The latest from Zig Zag Rd

Feb 21, 2024

The tonality of wine (or maybe just a dad complex)

I’m in the bathroom, passing Harriet – who’s sitting on the loo – 40ml of marsanne in a recently purchased rioja glass. Kids screaming at each other about an Octonaught toy they’ve decided they both want in equal measures. The life of under-resourced vignerons in a new country with two young children and a new business. “This would be a great instagram photo” she says, whilst smelling, swirling and tasting the wine for our wine bench trial.

This one is 25% oak, 75% stainless steel, undergoing a process of batonnage (stirring the lees in the wine to extract texture, aroma and flavor). We’re comparing the base wine (nothing done to it), with this wine, to make a decision on what to do from here: invest in oak or not; regularly mix the lees or not, age for a while or bottle now.

We haven’t got a classic winemaker’s vernacular, without formal education, and so do our best to describe the wine as the sensations reveal themselves. It’s how we’ve been doing it for 6 years now, and we’ve made some lovely wines from the method. Perhaps more of an artistic bent than a scientific one.

This time I think of tonality in music.

The original wine is all treble, with less mid and bass. Like you’re listening to some pop on a small bluetooth speaker. Really enjoyable, and something you do often to lift your mood. You can get a lot out of it. It’s aromatic and pretty. I’m tapping my foot.

But the wine with a little oak and batonnage is subtly more elegant. It brings up the mid and bass, and the treble is lost. Well, not so much lost, as balanced with the other tones. It’s more interesting, warm. You’d listen to it when you’re entertaining perhaps. Get dressed up and feel a little special. Not so everyday, but more unique, elegant and complex.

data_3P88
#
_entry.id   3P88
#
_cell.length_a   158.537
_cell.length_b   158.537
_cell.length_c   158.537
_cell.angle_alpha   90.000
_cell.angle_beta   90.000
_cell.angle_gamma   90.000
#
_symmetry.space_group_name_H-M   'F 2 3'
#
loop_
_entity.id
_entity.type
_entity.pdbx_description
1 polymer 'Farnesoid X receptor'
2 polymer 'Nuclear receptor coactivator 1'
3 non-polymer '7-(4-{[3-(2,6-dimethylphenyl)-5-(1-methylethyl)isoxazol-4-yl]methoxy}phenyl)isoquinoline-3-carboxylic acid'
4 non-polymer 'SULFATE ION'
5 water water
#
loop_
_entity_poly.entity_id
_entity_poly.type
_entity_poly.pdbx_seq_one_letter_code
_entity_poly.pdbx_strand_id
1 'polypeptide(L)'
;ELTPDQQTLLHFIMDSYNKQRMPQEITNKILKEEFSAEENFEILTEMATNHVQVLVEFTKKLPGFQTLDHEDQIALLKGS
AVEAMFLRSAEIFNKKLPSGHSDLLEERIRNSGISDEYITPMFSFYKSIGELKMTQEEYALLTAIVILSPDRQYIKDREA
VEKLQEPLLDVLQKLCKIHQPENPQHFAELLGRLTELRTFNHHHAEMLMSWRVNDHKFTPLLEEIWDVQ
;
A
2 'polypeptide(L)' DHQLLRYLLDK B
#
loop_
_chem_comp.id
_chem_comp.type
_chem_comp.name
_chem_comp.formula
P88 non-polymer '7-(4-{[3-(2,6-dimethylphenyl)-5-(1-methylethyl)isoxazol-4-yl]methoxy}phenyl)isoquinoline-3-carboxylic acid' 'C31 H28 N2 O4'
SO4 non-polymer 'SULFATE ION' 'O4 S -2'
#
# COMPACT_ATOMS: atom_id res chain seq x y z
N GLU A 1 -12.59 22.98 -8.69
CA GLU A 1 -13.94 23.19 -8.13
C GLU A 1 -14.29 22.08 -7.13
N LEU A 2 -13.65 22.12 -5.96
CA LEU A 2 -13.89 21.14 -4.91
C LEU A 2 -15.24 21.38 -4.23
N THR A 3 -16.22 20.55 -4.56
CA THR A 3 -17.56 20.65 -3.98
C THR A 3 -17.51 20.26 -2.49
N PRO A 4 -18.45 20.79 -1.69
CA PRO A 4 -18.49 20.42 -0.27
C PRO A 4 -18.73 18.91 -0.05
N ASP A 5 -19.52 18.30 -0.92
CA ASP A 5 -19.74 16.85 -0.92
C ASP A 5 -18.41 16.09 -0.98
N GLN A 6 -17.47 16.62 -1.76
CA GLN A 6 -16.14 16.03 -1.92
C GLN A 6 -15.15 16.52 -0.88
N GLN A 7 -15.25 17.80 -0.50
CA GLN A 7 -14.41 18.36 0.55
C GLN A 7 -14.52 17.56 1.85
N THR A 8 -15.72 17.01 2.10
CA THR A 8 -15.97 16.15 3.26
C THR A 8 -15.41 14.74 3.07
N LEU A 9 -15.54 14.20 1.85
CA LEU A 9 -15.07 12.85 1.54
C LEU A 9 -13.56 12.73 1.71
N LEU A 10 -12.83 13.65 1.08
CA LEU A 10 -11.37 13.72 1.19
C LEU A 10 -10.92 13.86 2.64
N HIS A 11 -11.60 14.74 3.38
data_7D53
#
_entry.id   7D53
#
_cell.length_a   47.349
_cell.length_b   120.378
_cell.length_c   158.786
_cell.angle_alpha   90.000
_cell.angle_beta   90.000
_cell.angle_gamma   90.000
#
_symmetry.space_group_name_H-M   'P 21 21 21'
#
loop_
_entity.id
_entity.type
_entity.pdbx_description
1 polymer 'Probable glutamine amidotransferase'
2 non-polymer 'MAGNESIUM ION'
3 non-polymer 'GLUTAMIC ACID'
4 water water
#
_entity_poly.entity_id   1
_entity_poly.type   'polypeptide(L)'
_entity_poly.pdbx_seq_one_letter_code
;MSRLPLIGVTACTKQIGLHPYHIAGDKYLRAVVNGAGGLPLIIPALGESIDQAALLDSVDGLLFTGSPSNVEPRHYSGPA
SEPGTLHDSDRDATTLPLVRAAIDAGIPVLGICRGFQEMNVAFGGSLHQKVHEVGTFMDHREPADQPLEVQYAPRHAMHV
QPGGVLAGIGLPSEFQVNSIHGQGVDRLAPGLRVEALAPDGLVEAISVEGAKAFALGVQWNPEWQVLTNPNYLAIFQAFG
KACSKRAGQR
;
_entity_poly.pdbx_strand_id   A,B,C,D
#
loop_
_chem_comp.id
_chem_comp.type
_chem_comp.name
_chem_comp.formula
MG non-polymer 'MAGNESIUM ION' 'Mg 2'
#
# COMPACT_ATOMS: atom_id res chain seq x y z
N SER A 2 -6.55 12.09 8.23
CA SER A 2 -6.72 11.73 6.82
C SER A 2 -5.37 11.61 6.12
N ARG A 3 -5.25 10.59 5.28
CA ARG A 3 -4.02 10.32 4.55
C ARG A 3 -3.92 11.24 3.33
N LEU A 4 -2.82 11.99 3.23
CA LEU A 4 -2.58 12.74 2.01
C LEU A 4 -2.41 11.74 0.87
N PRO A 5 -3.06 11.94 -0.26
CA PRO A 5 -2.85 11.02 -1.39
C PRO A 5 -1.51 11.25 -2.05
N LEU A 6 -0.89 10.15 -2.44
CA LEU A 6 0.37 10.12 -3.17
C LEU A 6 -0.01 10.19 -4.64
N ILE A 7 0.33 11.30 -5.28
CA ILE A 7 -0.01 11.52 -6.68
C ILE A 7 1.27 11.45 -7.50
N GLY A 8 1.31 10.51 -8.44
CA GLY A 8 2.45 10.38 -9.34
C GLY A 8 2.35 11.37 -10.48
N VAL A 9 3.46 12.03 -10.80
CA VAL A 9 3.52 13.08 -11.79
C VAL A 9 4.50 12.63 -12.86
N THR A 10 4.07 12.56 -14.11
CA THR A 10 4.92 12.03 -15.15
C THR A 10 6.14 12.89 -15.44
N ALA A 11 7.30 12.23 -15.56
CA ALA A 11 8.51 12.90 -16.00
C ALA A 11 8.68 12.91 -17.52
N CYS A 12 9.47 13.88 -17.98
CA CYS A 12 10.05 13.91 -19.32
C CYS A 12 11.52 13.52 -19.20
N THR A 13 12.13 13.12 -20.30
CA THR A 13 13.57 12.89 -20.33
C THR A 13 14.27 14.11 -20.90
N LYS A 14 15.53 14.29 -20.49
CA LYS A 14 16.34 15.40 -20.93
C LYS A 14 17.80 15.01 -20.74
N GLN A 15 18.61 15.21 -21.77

It’s probably analogue rather than digital, perhaps vinyl through an old amplifier. It warms through your body and goes deeper into your soul. Perhaps a little pout in the crescendo if no one is looking.

That’s it. That’s it. We love the metaphor.

What would the finest wine in the world be? Perhaps listening to Freebird by Lynard Skinnard through the Abbey Road mastering equipment. Or putting on some sound canceling Bose headphones and listening to the entire Dark Side of the Moon concept album. Maybe Badly Drawn Boy through an old analogue mixer.

Of course, very subjective, and I’m dating myself a little. But it captures it for me. The tonality of music with the sensation of wine.

I grew up with music with my Dad’s legend of playing at Woodstock with Ten Years After, my brother’s passion for all things music, and my sister’s grade 8 classical piano in the background.

It must have skipped over me, and I hit the decks to ruin already quite bad 1990’s house music.

But perhaps this is my connection to it. Exploring wine through the metaphor of music. The literal and metaphorical “notes”, that builds a vernacular to be more creative and insightful in producing wine.

Or maybe it’s just a father complex.